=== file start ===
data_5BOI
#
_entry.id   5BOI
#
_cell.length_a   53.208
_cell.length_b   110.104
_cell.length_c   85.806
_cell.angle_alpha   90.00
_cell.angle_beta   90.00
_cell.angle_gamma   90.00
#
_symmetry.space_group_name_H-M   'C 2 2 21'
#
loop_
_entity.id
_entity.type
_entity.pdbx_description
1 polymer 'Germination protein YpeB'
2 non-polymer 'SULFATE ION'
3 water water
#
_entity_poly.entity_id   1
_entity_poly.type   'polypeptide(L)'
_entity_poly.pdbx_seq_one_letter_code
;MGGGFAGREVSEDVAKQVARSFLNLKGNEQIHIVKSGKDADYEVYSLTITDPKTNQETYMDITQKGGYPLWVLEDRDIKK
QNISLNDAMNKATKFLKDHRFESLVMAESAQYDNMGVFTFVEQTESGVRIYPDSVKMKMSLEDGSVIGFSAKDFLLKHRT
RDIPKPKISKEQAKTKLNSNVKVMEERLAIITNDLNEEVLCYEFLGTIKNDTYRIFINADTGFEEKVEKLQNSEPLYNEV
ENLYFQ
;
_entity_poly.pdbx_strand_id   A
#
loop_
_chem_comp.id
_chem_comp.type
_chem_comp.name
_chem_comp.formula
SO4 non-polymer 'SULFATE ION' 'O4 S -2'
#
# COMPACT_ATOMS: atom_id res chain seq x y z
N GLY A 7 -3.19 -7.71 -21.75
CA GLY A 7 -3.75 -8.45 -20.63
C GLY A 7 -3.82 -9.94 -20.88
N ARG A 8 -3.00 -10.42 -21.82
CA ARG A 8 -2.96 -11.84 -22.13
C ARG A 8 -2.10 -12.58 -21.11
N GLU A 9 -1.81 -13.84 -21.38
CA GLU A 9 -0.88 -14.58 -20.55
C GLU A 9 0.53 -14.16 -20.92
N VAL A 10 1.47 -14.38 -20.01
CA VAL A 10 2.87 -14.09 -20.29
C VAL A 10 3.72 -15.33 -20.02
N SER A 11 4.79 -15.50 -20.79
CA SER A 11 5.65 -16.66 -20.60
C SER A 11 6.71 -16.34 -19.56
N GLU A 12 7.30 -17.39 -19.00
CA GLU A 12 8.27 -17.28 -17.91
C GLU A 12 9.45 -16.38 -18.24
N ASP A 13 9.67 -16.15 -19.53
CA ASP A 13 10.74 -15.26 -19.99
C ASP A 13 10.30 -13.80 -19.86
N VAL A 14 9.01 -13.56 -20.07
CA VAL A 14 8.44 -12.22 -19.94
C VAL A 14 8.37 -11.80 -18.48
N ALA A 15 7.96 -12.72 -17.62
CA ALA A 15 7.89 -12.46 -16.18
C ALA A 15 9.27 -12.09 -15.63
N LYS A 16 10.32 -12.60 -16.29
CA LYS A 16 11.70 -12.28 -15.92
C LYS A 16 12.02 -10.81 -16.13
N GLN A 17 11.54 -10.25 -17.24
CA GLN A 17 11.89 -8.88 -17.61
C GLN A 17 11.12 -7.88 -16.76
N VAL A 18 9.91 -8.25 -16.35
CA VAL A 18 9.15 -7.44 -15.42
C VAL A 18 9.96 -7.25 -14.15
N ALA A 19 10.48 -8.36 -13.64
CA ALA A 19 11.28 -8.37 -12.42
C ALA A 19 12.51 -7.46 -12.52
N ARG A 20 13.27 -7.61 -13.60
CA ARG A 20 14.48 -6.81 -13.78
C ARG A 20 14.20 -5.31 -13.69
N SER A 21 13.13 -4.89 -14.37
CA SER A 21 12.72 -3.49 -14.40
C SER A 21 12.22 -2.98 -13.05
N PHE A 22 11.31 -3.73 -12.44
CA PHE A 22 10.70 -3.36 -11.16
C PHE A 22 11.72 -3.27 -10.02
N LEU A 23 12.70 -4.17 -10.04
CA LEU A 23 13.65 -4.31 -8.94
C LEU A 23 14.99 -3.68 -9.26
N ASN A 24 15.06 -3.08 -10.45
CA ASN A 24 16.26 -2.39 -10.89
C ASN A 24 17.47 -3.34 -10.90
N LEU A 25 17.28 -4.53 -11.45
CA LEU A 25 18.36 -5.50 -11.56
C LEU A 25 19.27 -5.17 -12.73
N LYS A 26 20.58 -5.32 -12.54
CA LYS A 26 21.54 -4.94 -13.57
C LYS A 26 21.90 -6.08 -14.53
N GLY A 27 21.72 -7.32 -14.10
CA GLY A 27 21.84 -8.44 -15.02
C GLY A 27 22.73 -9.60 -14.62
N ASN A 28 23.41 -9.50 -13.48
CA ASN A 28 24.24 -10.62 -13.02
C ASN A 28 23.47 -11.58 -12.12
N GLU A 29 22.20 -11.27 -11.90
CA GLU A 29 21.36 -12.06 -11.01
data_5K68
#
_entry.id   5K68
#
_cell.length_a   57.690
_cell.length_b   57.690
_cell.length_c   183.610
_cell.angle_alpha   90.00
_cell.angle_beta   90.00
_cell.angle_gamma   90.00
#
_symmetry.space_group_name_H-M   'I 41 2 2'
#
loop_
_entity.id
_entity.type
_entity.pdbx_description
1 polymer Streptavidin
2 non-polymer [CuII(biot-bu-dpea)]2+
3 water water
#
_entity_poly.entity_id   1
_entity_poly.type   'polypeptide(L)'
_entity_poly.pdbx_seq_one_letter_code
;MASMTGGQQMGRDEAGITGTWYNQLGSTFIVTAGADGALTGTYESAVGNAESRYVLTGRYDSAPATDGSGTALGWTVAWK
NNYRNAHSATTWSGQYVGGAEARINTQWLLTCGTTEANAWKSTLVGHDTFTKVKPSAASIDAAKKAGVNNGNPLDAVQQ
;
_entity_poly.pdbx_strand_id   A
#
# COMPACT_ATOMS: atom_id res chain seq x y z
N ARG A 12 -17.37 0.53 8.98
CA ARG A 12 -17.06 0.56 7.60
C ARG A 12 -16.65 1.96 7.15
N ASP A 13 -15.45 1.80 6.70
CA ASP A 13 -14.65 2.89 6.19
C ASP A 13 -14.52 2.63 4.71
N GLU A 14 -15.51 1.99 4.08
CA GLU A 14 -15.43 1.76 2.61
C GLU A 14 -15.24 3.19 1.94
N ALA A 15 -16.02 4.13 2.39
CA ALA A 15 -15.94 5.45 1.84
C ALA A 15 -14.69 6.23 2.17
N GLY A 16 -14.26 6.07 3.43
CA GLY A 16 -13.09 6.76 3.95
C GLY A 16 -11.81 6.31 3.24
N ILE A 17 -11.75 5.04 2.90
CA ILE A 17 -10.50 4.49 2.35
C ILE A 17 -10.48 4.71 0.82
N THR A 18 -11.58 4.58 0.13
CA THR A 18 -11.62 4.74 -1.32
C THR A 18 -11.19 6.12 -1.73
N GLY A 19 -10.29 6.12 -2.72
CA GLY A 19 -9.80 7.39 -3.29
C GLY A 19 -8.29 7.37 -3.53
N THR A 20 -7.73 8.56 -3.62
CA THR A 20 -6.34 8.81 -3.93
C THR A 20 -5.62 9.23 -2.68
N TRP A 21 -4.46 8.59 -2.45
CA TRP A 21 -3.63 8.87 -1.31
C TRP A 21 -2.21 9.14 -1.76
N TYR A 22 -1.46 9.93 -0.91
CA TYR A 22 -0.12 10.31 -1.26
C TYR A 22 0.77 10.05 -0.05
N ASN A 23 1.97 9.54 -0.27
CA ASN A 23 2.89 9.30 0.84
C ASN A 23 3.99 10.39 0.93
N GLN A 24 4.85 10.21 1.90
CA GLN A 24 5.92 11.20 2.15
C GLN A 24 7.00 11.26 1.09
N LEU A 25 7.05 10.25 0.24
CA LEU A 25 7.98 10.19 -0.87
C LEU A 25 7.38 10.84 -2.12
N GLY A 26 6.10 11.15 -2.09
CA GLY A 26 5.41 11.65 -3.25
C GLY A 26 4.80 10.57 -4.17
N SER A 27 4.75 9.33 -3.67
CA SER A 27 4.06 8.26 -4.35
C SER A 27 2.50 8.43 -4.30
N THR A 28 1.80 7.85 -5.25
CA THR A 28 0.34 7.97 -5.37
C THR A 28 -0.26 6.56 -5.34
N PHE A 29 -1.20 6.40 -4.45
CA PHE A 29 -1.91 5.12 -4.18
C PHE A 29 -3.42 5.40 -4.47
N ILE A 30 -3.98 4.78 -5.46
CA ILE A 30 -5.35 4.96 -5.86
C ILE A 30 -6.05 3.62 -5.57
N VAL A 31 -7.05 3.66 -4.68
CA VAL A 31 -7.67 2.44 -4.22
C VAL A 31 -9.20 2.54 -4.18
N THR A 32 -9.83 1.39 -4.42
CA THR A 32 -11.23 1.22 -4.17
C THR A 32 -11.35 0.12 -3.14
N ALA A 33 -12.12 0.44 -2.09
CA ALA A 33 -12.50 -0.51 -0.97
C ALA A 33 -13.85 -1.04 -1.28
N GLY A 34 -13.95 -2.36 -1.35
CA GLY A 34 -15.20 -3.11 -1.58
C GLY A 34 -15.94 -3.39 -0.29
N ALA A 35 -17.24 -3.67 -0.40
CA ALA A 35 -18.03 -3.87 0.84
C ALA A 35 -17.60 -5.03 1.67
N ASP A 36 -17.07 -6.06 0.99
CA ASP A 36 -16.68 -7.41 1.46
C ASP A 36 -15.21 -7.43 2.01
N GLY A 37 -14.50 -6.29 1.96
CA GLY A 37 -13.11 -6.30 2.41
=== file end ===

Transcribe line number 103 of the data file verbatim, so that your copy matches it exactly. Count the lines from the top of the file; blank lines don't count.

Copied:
N ASN A 28 23.41 -9.50 -13.48